The LORD, the great gardener and farmer, is at work amidst our rows. He’s at work with His Word. God ferments us with His Word. His Word will have its way with us. “A little leaven leavens the whole loaf,” and even a little wine yeast makes grapes something far greater. So also with the Lord’s Word—the Lord won’t leave us as grapes nor juice, we must become something far more, something far greater and better, something that will bring joy and gladness to our neighbor’s heart: wine. Grapes don’t stay grapes. They become wine in the Lord’s winepress. As the grapes must die and ferment to produce their vintage, so we must die and rise to produce our vintage: love. So the Lord works on us, He dies and rises us as surely as He died and rose for us. He is the one whom Jacob foresaw: “He has washed his garments in wine and His vesture in the blood of grapes.” This is the Lord Jesus’ love for us: to be crushed, poured out, but raised again.
We partake of this love, His body and blood crucified, pierced and poured out, His body and blood raised to life again. This is why we can so often pray after receiving this salvation, forgiveness, and life: “We implore You that of Your mercy You would strengthen us through the same in faith toward you and in fervent love toward one another.” Fervent love is fermented love, love that’s been fermented by God’s Word, fermented with the vintage of Jesus’ body and blood.
But we want to remain grapes. We don’t want to let the Lord’s love work on us. We resist His Word. If we actually allowed ourselves to be fermented and so confess our sins to those charged to hear and forgive them, we’d say, “I have not let God’s love have its way with me and so my love for others has failed.” But the Lord continues His fermenting work on us. He forgives our false love. He forgives our bitterness, our sourness. He takes what is spoiled and makes it new again: washing it anew, enlivening it with His own life-blood and life body. If we think that’s not the case, or we think “Here we go again,” then we’re rotten grapes, to such bunches, vines, and vineyards the LORD says, “I will lay it waste: it shall not be pruned;” “it is thrown away like a branch and withers; and the branches are gathered, thrown into the fire, and burned.”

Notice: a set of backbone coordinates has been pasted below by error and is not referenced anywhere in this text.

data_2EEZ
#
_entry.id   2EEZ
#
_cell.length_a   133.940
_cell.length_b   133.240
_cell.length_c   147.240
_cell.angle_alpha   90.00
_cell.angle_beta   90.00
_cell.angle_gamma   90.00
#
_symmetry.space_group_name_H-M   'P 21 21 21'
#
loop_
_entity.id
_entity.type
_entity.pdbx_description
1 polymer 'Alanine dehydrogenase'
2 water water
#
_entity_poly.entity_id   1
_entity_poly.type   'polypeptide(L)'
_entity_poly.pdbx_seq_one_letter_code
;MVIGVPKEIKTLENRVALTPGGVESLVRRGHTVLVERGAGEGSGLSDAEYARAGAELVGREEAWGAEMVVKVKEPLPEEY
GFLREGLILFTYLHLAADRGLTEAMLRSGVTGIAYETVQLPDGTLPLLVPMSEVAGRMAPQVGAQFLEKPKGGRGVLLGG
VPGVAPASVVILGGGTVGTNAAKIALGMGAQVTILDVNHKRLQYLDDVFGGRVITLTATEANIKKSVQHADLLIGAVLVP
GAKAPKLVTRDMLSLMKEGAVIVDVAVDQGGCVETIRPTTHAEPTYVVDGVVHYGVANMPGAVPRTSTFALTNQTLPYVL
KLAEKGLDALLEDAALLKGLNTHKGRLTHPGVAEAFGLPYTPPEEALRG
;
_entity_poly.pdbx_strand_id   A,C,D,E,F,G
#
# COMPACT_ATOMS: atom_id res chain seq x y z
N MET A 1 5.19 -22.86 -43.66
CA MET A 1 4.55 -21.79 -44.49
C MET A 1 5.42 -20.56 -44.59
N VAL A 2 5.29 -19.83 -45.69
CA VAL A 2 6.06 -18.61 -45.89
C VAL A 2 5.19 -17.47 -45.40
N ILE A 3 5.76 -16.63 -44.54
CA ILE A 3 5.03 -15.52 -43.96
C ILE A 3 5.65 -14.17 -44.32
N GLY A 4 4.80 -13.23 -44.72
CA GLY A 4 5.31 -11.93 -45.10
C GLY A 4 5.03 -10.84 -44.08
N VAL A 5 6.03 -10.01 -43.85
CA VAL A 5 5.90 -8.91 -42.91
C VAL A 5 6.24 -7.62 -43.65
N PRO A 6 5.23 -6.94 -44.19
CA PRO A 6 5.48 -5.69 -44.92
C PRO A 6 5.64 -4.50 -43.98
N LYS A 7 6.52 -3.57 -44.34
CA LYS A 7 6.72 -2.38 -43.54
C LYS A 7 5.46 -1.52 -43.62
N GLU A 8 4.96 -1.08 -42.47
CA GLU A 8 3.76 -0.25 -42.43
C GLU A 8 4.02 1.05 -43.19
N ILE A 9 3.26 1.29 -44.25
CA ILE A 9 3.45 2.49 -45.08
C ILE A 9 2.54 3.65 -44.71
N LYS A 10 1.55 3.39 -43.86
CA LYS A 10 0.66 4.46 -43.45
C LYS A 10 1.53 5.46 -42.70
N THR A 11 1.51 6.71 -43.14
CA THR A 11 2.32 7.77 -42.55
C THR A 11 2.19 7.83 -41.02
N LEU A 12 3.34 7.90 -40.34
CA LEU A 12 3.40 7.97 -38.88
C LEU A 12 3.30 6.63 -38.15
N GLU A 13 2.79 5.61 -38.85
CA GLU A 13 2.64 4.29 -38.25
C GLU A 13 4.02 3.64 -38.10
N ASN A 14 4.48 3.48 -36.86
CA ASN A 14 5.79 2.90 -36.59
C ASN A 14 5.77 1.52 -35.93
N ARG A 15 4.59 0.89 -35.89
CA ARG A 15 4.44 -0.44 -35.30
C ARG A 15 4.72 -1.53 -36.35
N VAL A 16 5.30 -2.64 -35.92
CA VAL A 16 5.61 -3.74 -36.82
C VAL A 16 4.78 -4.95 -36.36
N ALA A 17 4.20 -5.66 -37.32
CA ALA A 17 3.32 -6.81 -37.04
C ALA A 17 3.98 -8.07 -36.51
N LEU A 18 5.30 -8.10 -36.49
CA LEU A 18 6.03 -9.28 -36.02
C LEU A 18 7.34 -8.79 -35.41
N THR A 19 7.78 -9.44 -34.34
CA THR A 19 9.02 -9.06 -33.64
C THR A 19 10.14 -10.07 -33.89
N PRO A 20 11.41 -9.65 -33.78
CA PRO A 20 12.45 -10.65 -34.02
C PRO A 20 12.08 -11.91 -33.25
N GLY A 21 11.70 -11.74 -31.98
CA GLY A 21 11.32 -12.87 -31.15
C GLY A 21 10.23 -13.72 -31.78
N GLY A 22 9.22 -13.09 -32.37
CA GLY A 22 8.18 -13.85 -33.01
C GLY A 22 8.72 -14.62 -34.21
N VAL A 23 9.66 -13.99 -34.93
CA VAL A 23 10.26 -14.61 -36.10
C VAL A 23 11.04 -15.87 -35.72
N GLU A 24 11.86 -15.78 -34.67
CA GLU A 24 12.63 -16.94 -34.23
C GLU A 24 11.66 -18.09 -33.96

Being in the true Vine, we produce the proper vintage, a vintage that never spoils or fails, that’s never sour or bitter. That vintage is love. Love which gladdens our neighbor’s heart. How does such wine-like love get to our neighbor? God likes to use simple means to do it: you and me to serve our neighbors, our friends, our acquaintances, and even those people we struggle with. He uses just little old me and you to do that. In the same way He uses simple water to wash away sins in baptism. He uses bread and the wine, which gladdens our hearts, because His Word makes the true fruit of the vine, wine, to be something beyond all telling and joy—the body and blood of His Son.
BECAUSE OF GOD’S WORD WORKING ON US, OUR ACTS OF LOVE POUR OUT ON OUR NEIGHBORS.
(1. What does this look like?)
What does this look like? Our question should be, What does my neighbor need. That’s sort of how it was in Exodus. What did the Israelites need? They needed the tabernacle. There YHWH would forgive there sins with sacrifice. So He fermented Bezalel and Oholiab with skills and with love to do this work for Israel. We look at our neighbor’s needs first. We look to them in love. What does that mean here? We love our fellow members here at Immanuel. We look to their needs. A grapes’s life is spent to become wine not to ponder what gifts it may have. There are boards and committees, and there we can love our neighbor. Our lives are poured out there, like wine into a glass. There we serve in love for our neighbor all the while remembering that the LORD is fermenting us, Jesus is fermenting us by the Spirit in His Word and in His body and blood with the bread and wine, and BECAUSE OF GOD’S WORD WORKING ON US, fermenting us, OUR ACTS OF LOVE POUR OUT ON OUR NEIGHBORS in a heart-gladdening vintage of love.
INI + AMEN.